Alan & Arlene Alda: An Original Couple

Alan & Arlene Alda M. Snider Photo

Alan & Arlene Alda
M. Snider Photo

“Where will your imagination take you,” Arlene Alda asked, as she and her “Hawkeye” husband of sixty years shared the stage @ Chautauqua’s Creative Expression week with Roger Rosenblatt, a close friend. I was grateful to be front and center, writing away, grabbing the trio’s spirited nuggets and wellspring of stories.

Grateful to have come from a first generation where education was key, Alan’s voice bubbled. “How glad I am I can still be a kid,” commenting on his ability to take risks and follow his curiosity. “When I notice, I feel alive in the present.”

Now eighty, Alan began with a discussion of his book, Never get Your Dog Stuffed and Other Things I’ve Learned. He philosophized, “We are all going to die. We need a lot of laughs before we die…” At age eight, Alan’s beloved dog died suddenly. Sobbing, Alan and his dad carried the beloved pet across a field, intending to bury him. But as Alan was digging, he could not stop sobbing. In reaction, his dad suggested it might be better to stuff the dog so that Alan could always keep him. Stuffing seemed better than burying. The decision was made.

Weeks later, recovered from the loss, Alan was faced with a dog fresh back from the taxidermist. Sitting on blue velvet in the living room, the once lively pet had a horrifying expression in his glass eyes. Alan’s memory was irrevocably altered. “You can’t hang onto something that goes. We can’t hold onto the people who die. We have to let successes go. We have to let failures go and move on. If you hang onto it, it becomes a stuffed dog. It only becomes a pale charade of what it was when it was alive,” he reflected.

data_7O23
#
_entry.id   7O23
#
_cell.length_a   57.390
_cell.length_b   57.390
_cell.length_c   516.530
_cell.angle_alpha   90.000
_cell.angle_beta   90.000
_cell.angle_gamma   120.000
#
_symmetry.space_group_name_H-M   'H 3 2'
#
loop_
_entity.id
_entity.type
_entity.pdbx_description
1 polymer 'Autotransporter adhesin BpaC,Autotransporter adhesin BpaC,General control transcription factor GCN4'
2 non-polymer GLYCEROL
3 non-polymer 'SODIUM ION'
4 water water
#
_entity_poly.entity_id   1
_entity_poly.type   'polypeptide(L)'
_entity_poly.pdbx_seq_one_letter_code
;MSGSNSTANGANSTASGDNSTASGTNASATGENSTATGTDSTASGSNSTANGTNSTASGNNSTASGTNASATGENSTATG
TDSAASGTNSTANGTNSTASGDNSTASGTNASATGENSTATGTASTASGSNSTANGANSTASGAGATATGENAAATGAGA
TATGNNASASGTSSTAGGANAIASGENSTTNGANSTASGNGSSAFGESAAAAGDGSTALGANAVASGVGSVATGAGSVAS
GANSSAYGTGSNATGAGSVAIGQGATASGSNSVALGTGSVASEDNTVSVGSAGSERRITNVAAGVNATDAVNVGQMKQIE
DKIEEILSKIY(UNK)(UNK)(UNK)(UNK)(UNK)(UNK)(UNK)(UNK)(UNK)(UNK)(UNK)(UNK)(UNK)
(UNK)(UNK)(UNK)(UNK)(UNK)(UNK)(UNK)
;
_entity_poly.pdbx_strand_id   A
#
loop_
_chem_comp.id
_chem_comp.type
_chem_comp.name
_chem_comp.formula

Arlene elaborated on how being in the present, following the imaginative trigger of her images, is a gift. A classical clarinetist, she evolved as a writer through photography. As a musician, she interpreted the composer’s art. In contrast, writing required a leap of imagination and courage. She likened it to Doctorow’s metaphor of how a car’s headlights in a fog illuminates slowly, bit by bit.

Author of sixteen children’s books and four adult books Arlene said of her recent, Just Kids from the Bronx, “What I tried to do was chronologically pick out from each person’s conversation that story which was not only personal to them, but which we could all identify with, be amused by, be saddened by.”

I was totally identified with and grateful to resonate with the creative and spontaneous aspects of the Alder’s lives. Mindful curiosity in action, I thought.

“If there weren’t originality, everything would be the same,” Arlene pondered. “The voice one finds in writing is a distinct voice, and the voices that one finds in writing are distinct so in that sense there is that core of originality and the possibility of the original.

“The themes remain the same. It’s how we interpret them,” Alan elaborated. Amen!

16 thoughts on “Alan & Arlene Alda: An Original Couple

  1. Kat Fitzpatrick

    This is one of my new favorite phrases: “Mindful curiosity in action.” Thank you, Faye, for being there, noticing and sharing!! <3 Kat

    1. fayewriter Post author

      Kat, Thanks for highlighting the “mindful curiosity in action” phrase…the Aldas’ keen awareness inspired me. Grateful for your friendship!

  2. Carol Owens Campbell